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High-End Restaurants Saw New Openings Decline Last Year: Report

High-End Restaurants Saw New Openings Decline Last Year: Report

The fine-dining bubble may be getting ready to burst.

High-end restaurant openings were down in the year from May 2023 to April 2024, according to a new Yelp report released on Wednesday. Categories and cuisines usually associated with fine dining saw a decline in new openings: New American restaurants dropped the most (46 percent), while teppanyaki (40 percent) and Modern European (36 percent) weren’t too far behind. Yelp says the slump is because diners are still grappling with rising prices even as inflation cools.

The drop-off is at odds with openings throughout the larger culinary industry, which saw an overall increase of 6 percent from the prior year. That jump was led by pop-ups, which saw a 155 percent bump in openings, and dessert shops, which were up 52 percent. Other sweets like shaved ice, waffles, ice cream, and donuts also saw more openings in that timeframe.

Yelp’s report isn’t solely focused on fine-dining restaurants, but it does illuminate trends taking place at the high end of the culinary world. Along with a slower stream of openings, more and more fancier spots are implementing technology usually associated with casual restaurants and cafes. Notably, mentions of “self service” on Yelp were up 159 percent for restaurants rated with three dollar signs. A more modest increase of 29 percent was seen in restaurants with four dollar signs on the platform.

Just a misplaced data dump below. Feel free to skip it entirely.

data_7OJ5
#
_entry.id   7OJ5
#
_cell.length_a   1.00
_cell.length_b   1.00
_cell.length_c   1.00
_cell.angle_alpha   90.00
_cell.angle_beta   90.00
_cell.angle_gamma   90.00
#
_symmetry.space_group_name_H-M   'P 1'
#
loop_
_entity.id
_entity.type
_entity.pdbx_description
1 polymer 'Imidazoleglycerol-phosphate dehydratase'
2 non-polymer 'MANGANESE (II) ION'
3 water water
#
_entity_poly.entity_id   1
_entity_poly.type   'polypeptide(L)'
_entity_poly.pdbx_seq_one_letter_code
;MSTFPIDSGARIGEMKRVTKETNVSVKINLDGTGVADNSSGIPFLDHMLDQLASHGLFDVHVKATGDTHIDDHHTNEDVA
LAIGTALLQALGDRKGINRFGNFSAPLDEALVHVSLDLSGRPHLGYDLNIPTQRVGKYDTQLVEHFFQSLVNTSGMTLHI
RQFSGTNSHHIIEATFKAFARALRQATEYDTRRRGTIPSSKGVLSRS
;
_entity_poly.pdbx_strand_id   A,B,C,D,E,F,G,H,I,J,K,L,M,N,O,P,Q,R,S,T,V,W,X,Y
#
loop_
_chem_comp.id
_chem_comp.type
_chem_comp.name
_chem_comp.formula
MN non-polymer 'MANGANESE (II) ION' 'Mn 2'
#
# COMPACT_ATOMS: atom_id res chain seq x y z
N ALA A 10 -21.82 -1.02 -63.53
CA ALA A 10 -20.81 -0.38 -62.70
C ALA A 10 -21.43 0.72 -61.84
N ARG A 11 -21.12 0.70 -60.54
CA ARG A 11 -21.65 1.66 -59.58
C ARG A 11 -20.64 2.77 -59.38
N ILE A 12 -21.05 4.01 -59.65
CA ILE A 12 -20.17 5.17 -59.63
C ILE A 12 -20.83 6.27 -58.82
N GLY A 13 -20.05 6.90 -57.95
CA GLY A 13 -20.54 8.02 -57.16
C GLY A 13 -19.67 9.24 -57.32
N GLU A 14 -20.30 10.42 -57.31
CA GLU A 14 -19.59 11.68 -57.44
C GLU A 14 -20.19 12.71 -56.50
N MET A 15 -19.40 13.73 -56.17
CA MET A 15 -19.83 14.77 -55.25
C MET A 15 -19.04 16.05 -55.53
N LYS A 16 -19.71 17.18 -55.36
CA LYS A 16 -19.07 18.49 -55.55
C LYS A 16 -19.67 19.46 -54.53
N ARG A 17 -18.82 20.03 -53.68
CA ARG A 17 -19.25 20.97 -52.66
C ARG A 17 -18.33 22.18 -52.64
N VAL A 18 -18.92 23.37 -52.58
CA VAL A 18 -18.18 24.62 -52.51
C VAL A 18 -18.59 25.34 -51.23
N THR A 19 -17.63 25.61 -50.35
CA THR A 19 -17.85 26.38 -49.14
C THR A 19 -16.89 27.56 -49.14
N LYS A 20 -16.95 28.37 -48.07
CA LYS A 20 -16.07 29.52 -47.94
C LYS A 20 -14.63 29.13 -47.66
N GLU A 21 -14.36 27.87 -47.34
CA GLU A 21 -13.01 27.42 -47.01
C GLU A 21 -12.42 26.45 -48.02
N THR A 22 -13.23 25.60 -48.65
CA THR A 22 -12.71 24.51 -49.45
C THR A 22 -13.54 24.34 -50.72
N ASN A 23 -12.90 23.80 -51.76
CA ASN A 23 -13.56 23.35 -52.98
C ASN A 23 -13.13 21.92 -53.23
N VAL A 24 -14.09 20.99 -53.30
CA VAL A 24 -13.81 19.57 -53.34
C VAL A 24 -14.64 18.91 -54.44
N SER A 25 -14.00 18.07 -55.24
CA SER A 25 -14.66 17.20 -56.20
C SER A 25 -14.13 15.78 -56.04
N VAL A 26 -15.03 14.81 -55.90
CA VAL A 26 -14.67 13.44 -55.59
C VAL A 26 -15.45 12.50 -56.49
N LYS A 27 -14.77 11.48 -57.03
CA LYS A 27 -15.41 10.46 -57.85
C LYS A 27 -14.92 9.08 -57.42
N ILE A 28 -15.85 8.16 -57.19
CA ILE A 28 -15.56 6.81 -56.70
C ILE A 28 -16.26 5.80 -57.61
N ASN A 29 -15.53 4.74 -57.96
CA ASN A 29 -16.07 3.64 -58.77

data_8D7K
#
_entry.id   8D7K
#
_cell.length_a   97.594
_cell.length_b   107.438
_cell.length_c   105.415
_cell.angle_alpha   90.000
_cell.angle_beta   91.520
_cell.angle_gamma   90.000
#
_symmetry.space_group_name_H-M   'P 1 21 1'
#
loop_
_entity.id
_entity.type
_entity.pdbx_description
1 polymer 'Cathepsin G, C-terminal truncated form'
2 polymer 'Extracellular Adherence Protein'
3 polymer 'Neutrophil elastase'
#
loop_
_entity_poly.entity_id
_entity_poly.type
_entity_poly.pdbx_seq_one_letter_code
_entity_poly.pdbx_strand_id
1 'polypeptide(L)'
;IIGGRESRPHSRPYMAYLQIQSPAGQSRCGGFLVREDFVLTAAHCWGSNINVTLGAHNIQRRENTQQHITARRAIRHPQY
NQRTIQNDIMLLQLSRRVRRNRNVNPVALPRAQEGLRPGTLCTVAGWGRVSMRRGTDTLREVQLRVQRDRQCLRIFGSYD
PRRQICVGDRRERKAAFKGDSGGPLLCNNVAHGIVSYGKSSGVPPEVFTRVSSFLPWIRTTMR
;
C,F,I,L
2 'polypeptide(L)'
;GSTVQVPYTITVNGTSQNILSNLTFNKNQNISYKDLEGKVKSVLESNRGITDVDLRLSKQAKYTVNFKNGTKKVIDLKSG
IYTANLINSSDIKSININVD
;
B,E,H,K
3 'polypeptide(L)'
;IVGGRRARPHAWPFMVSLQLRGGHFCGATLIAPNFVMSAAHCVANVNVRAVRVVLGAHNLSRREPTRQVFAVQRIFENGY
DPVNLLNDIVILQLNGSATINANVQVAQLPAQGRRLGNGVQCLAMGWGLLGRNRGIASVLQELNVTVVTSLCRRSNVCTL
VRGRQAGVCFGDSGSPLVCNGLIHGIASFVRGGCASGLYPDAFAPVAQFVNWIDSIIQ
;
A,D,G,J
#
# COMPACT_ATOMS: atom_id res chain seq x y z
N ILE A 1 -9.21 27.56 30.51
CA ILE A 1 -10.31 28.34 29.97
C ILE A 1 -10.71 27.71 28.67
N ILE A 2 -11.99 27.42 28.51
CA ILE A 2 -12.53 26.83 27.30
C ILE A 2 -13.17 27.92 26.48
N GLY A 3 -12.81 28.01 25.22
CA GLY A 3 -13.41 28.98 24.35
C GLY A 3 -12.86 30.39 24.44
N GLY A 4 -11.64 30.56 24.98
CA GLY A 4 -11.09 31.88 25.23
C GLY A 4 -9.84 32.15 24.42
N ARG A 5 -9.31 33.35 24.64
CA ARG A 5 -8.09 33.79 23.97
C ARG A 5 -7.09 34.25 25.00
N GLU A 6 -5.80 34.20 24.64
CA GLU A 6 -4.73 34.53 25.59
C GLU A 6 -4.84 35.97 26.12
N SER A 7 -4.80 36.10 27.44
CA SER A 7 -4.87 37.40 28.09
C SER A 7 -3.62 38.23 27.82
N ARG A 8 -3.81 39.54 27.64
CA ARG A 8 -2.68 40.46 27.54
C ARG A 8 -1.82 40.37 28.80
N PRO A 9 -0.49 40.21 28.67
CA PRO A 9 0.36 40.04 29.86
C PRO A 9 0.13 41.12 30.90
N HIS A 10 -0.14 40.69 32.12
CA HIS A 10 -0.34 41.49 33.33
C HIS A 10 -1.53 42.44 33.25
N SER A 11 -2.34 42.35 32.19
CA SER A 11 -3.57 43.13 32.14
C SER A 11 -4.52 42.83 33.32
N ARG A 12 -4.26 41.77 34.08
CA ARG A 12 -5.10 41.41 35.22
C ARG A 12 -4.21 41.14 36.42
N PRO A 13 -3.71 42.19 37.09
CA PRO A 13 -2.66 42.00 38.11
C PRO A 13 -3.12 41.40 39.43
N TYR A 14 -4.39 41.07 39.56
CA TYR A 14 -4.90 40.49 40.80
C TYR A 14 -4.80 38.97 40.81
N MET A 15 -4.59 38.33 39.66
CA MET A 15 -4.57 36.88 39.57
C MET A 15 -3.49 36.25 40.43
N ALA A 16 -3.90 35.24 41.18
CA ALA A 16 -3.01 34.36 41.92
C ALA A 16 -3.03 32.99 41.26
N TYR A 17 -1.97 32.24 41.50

Here, self-service is associated with features like kiosks, iPad checkouts, self-checkouts, and counter service. Across all restaurants, mentions of those amenities more than doubled last year: “Kiosk” was up an eye-popping 324 percent, while “iPad checkout” rose 291 percent. These aren’t the sorts of things you would expect to see at a fine-dining restaurant, but as costs rise across the board, it seems like higher-end eateries may be implementing some drastic measures to cut down on their expenses.

One bright spot for the fine-dining industry might be that diners are seemingly less concerned with tipping than they are at lower-cost restaurants. Mentions of “gratuity” are growing more slowly when it comes to the three- and four-dollar-sign restaurants on Yelp: 58 percent and 26 percent, respectively, for those restaurants—compared with 140 percent and 103 percent for one- and two-dollar-sign spots. The company thinks that may be because gourmands expect to tip as part of the fine-dining experience, although many of these restaurants might also include gratuity in the final menu price.

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It’s been an up-and-down year for the restaurant industry, if Yelp’s data are anything to go by. And just like all spots, fine-dining concepts are trying to find their footing in our uncertain world.



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